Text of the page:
The Federal Reserve decision to continue with Quantitative Easing is a relief for emerging markets in general and Asian markets in particular. Frederic Neumann, HSBC’s co-head of Asian Economic Research, tells the FT’s Josh Noble that when it ends the worst affected markets may be hit hard but further support may be on offer from Japan’s monetary stimulus and an economic rebound in China.
A disappointing economic policy speech by Japanese prime minister Shinzo Abe hit the Nikkei hard on Wednesday – and as it slumped so did shares in key Asian emerging markets.
It’s not that Abe delivered any nasty shocks. Simply, that the proposals he made for business deregulation seemed very modest. With sentiment already weakened by concerns about the possible end of the US Fed’s QE, it didn’t make much to prompt the latest sell-off. The Nikkei closed 3.8 per cent down. The MSCI Asia ex-Japan index traded around 1.3 per cent lower.
Southeast Asia’s credentials as the next great frontier for economic growth, spurred by young populations and cautious optimism over planned structural reforms is one this year’s big emerging market themes. Just look at the Philippines, which notched up 7.8 per cent growth in the first quarter, even beating China.
But for private equity, the region is proving a tough nut to crack. Last year, according to consultancy Bain & Co, was “underwhelming”. Deal value fell by 16 per cent to $4.9bn, the number of deals dropped to just 32, from 39 the year previously.
When is a BBB- borrower actually a AA+? No, this isn’t financial trickery of the kind made famous in the US subprime fiasco (and perhaps repeated in China in 2012). It’s a new facility offered by the Asian Development Bank to promote cross-border borrowing within Asia.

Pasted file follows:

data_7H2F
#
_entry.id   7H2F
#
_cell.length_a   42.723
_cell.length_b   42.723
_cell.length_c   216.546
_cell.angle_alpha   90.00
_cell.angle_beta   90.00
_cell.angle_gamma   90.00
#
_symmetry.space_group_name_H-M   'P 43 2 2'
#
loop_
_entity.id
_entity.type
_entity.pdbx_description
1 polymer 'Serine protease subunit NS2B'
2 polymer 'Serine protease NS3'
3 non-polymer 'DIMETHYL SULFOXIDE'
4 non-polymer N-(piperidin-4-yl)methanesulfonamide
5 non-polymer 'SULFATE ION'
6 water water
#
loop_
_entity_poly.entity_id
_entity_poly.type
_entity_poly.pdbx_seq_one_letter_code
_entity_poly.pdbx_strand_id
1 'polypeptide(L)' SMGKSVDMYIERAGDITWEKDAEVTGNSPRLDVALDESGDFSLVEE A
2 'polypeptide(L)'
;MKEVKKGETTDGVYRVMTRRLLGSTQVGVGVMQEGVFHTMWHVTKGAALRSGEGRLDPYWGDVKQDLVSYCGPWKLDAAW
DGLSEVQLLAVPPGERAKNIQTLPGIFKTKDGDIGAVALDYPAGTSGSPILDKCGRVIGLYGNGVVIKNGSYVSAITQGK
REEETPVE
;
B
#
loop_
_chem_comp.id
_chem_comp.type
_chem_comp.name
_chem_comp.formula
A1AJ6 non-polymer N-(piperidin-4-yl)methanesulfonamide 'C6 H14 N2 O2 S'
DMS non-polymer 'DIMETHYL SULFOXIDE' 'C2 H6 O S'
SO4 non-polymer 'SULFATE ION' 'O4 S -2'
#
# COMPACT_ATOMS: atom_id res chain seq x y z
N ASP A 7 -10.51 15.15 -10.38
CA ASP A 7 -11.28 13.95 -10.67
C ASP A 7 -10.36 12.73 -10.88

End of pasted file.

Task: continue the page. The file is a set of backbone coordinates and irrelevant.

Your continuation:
Under the scheme, the ADB-backed fund guarantees the debt of a corporate issuer, and effectively lends out its rating, regardless of the company’s actual rating. It’s been a year in the making, but finally the scheme has broken the seal.
With concerns about the US Federal Reserve possibly cutting its stimulus programme hitting American markets, it was little surprise to see Asian risk assets getting a battering on Thursday.
But the impact was compounded by unexpected moves from the Chinese authorities to curb the property market and reduce to reduce liquidity. As a result the MSCI Asia ex-Japan index slumped by 1.8 per cent, with China leading the way and Shanghai closing down 3 per cent.
Robust domestic demand, the rise of the middle class and healthy corporate balance sheets are reasons why southeast Asia is being talked up as the last man standing in an otherwise anaemic global economy.
But Thiam Hee Ng, a senior economist at the Asian Development Bank, has sounded a rare note of caution on the region. He points out four factors that should give the boosters pause.
Frederic Neumann, HSBC’s Hong Kong-based economist, has been visiting clients in Europe where the view, apparently, is that Asia is getting dull, offering few obvious risks and little imminent reward. Nobody likes their own patch to be seen as unexciting, of course, but in a note to clients on Monday Neumann presents four reasons why investors should not underestimate Asia’s ability to surprise.